For people who react negatively, do not be difficult. If you sense the technique doesn't work but you sense they want you to take the fall regardless, take the fall. If they dont want to be helped, it is their problem. It is their journey anyway. You'll be surprised this is also applicable to juniors (who know much less than you). Let them find solutions on their own if they dont want to be helped. You've undergone the same path anyway where you didnt know the solutions and you came out OK. The tricky bit is that this side of you who want to help will suddenly kick in and you start helping them: well dont, you'll just make things worse, just shut up and take the fall. Its not a big deal for you, think about it...for them its a different story. I know its a win-lose situation, but hey, you cant please everybody.

For those who appreciate good ukemi, you still need to tailor the resistance to who you partner with. It's not a single intensity attack which you can apply to everybody. It takes some sense and awareness if the resistance is just right for that partner. If you feel your nage struggling because of your resistance, take it down a notch or two so they can work with it. You'll get the correct level after you've practiced with these persons a few times. You can start increasing the resistance and intensity as you partner with them more and more.

But take note these 2 groups sometimes convert at one point, cant explain why this happens so again you need to adapt. It is a never ending cycle.

Lastly, do not correct your sempai, no matter what.

Last edited by Mario Tobias : 08-20-2011 at 05:13 AM.
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Old 08-20-2011, 05:25 AM   #4
SeiserL
 
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Re: Advice for Stepping Lightly

Quote:
Robin Boyd wrote: View Post
At a previous dojo, I have experienced new people joining us, who have trained at other dojos, and insisting that their way is correct and we are all wrong. It is very rude, and nobody appreciated it. I don't want to be that sort of person. I hope this makes sense, and any advice is appreciated.
Sounds like you already know what to do.

Lynn Seiser PhD
Yondan Aikido & FMA/JKD
We do not rise to the level of our expectations, but fall to the level of our training. Train well. KWATZ!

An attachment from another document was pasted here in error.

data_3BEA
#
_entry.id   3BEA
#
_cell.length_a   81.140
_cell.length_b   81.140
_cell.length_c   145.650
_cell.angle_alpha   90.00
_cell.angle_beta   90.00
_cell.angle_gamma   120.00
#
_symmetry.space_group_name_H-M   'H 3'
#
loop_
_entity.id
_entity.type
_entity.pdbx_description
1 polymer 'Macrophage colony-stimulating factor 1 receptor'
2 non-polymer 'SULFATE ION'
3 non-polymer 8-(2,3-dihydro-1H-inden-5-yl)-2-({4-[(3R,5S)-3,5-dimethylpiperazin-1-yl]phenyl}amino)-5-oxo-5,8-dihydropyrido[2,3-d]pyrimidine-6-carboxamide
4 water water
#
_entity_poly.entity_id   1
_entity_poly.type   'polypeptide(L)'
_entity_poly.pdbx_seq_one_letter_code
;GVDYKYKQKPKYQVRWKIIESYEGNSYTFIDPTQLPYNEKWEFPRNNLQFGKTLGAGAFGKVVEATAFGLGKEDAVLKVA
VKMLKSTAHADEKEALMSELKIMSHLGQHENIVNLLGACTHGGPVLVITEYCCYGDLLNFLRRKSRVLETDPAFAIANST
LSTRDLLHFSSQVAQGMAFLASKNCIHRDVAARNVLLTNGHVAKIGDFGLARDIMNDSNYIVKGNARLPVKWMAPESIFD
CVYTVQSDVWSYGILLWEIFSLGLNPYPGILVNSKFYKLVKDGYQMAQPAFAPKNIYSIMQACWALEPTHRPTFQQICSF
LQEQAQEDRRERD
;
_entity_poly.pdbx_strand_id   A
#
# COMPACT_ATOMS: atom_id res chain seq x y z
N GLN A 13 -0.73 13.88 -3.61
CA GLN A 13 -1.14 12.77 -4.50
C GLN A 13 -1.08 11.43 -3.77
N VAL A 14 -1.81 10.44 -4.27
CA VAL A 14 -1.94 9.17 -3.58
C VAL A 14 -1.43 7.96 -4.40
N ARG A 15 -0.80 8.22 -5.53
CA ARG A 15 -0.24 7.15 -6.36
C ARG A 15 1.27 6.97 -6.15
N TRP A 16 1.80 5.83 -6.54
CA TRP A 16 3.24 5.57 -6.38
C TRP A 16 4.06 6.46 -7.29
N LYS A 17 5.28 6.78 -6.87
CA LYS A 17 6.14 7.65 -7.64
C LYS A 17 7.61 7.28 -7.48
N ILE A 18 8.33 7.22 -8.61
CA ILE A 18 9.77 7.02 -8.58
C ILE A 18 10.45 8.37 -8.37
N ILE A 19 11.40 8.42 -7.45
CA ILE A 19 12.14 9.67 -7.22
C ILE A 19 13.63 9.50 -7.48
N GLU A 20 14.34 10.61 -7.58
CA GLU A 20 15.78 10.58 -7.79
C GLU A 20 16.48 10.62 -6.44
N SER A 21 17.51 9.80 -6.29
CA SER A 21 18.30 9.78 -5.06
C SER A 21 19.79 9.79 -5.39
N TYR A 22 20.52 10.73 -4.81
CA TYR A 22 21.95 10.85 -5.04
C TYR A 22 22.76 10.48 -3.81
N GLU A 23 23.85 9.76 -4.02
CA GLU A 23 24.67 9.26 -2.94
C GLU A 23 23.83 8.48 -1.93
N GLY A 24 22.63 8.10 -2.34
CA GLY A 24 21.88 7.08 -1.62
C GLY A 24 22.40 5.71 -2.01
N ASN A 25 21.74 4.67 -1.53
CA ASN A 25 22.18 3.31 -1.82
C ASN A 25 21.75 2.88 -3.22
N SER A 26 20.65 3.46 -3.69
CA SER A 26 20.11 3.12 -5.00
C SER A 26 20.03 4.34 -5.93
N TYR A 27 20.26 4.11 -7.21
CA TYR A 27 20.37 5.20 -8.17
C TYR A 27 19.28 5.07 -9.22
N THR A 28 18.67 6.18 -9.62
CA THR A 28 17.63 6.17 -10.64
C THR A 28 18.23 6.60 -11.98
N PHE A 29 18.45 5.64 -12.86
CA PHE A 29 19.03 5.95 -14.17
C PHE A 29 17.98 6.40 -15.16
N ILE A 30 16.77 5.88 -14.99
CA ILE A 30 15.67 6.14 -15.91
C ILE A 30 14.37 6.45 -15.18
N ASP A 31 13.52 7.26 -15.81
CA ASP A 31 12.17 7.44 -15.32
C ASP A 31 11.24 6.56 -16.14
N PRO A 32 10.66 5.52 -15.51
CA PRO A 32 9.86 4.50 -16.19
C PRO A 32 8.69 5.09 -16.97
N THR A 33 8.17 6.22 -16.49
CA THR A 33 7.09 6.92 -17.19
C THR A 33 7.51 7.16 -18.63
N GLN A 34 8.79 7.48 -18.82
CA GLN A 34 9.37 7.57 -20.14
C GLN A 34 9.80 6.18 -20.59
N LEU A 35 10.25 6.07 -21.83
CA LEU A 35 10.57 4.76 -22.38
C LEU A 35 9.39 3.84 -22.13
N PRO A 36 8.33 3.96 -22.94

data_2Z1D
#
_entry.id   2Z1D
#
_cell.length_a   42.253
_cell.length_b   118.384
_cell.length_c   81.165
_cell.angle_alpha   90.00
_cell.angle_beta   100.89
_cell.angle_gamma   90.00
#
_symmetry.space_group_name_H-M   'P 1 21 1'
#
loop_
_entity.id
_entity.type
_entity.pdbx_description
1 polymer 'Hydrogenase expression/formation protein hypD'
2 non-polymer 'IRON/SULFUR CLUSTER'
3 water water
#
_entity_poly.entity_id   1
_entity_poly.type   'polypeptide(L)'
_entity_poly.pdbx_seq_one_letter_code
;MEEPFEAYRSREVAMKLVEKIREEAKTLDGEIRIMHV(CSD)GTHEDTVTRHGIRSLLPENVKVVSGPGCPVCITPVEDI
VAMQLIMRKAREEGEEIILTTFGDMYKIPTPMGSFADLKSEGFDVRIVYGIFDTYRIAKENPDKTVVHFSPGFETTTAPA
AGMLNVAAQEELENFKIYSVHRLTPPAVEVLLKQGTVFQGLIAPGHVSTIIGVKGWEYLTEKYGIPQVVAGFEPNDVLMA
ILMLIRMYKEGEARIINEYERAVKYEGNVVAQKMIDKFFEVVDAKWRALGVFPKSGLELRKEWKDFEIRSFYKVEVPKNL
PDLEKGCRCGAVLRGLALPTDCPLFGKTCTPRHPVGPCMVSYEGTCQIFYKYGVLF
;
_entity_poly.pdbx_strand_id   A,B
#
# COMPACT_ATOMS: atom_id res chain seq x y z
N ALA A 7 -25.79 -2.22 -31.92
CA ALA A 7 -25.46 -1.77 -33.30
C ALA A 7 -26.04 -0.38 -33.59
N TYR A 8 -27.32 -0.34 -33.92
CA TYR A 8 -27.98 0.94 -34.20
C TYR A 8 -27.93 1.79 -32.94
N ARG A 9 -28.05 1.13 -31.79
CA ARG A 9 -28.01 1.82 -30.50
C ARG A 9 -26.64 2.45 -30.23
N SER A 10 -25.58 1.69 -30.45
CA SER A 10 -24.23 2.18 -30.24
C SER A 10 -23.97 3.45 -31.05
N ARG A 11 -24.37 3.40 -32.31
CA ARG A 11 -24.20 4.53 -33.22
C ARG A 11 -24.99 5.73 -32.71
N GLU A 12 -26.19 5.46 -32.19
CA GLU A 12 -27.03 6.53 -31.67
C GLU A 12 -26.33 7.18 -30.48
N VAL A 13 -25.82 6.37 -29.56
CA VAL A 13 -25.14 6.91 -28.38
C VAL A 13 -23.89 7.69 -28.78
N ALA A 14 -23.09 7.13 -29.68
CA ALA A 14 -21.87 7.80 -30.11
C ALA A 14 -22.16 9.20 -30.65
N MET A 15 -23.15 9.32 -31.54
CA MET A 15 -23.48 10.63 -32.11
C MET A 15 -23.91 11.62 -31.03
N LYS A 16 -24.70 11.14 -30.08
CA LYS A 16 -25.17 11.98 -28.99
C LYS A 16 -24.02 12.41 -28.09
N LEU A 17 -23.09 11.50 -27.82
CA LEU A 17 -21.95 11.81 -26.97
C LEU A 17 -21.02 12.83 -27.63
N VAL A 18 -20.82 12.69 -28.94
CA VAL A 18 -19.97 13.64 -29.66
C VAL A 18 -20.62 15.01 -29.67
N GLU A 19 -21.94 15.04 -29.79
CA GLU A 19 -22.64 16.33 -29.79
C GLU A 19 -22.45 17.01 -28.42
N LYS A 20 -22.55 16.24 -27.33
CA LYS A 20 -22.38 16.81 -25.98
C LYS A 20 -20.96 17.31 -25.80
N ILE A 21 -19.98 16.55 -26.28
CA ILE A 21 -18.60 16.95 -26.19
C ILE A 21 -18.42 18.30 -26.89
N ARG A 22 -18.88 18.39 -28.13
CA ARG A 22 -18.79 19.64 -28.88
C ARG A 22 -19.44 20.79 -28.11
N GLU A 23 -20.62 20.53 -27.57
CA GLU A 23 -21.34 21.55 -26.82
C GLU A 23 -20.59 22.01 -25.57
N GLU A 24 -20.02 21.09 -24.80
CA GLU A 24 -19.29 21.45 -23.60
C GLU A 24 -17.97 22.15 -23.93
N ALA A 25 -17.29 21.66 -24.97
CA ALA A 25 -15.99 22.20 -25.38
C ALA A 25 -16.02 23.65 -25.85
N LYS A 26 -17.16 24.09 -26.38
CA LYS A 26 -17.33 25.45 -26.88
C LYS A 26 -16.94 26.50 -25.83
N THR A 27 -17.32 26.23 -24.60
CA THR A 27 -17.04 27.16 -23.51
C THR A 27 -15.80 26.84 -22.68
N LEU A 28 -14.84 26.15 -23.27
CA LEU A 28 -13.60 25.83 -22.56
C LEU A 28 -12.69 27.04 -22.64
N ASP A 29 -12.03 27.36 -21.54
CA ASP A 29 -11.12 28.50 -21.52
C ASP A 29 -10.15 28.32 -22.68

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Old 08-20-2011, 06:37 AM   #5
robin_jet_alt
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Re: Advice for Stepping Lightly

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Lynn Seiser wrote: View Post
Sounds like you already know what to do.
I think you are right.

To everyone else, thank you. You have very clearly articulated the muddled thoughts that were swirling around in my head for me. It was really giving me a headache after training this morning.
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Old 08-20-2011, 06:44 AM   #6
graham christian
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Re: Advice for Stepping Lightly

Hi Robin.
First thing that springs to mind is the fact of when studying in anothers dojo do as they do and learn what they have to offer.

Meanwhile acknowledge what you know for yourself. As the training partner gets better you can make it harder for them to throw you. Bit by bit. It's all good learning for them and for you.

I have noticed some people take great pride in the fact that someone couldn't do a certain technique on them and thus see themselves as superior in some way.

Thus we get some whose purpose is to stop you. This is actually not Aikido for Aikido would be nothing to do with stopping a person but rather to harmonize with and thus as you say the need to be aware of all that is happening as uke in ukemi.

So I would say that while you are there use your advanced knowledge and awareness to help and throw away the 'complaining mind'

It could be a good lessen in harmony for you and then when given a position to teach or show or offere an alternative view then the door will be open to add what you feel would be better or useful.

Regards.G.
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Old 08-20-2011, 07:03 AM   #7